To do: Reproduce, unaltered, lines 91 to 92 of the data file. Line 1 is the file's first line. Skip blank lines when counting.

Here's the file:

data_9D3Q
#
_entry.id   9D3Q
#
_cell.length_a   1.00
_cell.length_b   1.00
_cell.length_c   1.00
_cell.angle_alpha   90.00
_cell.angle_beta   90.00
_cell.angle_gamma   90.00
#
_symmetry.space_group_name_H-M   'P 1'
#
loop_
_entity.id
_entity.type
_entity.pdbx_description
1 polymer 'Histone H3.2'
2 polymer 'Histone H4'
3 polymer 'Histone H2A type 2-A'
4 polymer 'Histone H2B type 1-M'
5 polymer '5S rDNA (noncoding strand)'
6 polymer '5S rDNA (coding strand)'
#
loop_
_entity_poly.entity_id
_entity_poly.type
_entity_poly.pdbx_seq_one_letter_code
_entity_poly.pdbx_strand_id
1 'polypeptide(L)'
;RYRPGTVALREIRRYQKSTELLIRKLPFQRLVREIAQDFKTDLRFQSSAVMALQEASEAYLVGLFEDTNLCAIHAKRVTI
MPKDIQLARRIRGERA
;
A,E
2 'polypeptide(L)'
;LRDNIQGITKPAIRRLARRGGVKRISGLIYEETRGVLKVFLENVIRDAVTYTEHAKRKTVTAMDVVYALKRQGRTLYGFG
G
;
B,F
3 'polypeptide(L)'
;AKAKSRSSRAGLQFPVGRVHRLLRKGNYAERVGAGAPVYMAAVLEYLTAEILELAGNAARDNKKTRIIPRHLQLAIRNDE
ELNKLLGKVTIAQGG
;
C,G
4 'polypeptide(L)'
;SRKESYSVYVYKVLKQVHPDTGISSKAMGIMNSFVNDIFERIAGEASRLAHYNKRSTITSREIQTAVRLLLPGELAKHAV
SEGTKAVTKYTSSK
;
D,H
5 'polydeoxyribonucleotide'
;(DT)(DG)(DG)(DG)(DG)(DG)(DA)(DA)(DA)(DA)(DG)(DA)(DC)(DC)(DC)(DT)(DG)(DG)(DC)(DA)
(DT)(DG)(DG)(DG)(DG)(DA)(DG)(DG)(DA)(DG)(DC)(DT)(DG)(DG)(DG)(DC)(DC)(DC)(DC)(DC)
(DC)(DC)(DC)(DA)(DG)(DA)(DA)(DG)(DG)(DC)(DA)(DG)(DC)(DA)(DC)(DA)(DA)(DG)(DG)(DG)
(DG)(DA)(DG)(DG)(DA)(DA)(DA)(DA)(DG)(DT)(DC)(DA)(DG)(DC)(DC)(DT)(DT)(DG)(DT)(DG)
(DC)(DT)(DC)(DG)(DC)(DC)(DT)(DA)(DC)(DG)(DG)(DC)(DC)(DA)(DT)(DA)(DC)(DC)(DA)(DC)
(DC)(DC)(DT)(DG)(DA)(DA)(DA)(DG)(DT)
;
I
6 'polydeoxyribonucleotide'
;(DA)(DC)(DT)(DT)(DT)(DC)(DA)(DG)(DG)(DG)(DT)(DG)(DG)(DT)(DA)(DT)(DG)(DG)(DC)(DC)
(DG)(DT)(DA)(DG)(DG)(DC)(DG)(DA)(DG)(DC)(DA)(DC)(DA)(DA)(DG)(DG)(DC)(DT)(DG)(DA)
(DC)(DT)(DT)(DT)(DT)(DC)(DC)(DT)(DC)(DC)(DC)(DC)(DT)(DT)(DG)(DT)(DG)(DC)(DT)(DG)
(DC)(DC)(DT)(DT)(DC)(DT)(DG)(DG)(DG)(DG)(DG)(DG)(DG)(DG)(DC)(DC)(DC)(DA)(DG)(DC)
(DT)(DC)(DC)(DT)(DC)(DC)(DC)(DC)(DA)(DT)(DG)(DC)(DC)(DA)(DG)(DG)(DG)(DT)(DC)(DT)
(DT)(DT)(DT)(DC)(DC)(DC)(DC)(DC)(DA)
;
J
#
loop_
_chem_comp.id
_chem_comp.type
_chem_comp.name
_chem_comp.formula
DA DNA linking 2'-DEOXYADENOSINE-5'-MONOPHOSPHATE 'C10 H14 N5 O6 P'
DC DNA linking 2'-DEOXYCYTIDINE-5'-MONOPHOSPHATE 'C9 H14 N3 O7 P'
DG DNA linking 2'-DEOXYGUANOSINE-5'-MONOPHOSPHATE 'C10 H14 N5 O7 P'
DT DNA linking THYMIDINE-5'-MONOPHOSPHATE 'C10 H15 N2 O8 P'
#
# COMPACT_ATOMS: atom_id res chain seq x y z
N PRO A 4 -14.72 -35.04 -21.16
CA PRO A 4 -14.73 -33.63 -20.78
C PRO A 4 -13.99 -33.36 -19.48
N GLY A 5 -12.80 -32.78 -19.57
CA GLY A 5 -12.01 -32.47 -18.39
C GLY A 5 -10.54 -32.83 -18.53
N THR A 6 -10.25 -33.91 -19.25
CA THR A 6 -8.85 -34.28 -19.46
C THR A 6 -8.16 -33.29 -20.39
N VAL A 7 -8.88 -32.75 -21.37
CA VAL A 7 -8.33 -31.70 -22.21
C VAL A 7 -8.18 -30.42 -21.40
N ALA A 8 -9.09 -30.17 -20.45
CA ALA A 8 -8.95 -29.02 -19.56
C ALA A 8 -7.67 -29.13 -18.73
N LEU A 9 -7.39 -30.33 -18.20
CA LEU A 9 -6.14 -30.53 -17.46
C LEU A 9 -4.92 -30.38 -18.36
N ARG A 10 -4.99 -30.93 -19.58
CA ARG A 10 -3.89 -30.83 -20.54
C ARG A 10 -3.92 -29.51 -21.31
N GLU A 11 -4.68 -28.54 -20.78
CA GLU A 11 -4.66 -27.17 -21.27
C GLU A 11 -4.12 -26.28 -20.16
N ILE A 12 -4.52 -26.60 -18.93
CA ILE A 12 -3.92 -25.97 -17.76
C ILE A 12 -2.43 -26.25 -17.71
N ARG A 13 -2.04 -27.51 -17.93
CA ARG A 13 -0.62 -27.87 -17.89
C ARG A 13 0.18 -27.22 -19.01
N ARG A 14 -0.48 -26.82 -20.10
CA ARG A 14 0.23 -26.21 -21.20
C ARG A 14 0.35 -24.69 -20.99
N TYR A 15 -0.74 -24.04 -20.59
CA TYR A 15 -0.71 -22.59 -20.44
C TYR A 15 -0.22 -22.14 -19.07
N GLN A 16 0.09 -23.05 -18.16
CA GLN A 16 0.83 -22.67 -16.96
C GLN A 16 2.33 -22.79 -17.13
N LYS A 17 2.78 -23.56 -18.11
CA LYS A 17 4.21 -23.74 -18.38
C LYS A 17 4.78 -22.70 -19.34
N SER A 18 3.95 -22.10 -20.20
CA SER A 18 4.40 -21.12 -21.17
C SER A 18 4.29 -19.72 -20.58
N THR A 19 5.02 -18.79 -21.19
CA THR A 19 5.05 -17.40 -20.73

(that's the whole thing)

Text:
C VAL A 7 -8.18 -30.42 -21.40
N ALA A 8 -9.09 -30.17 -20.45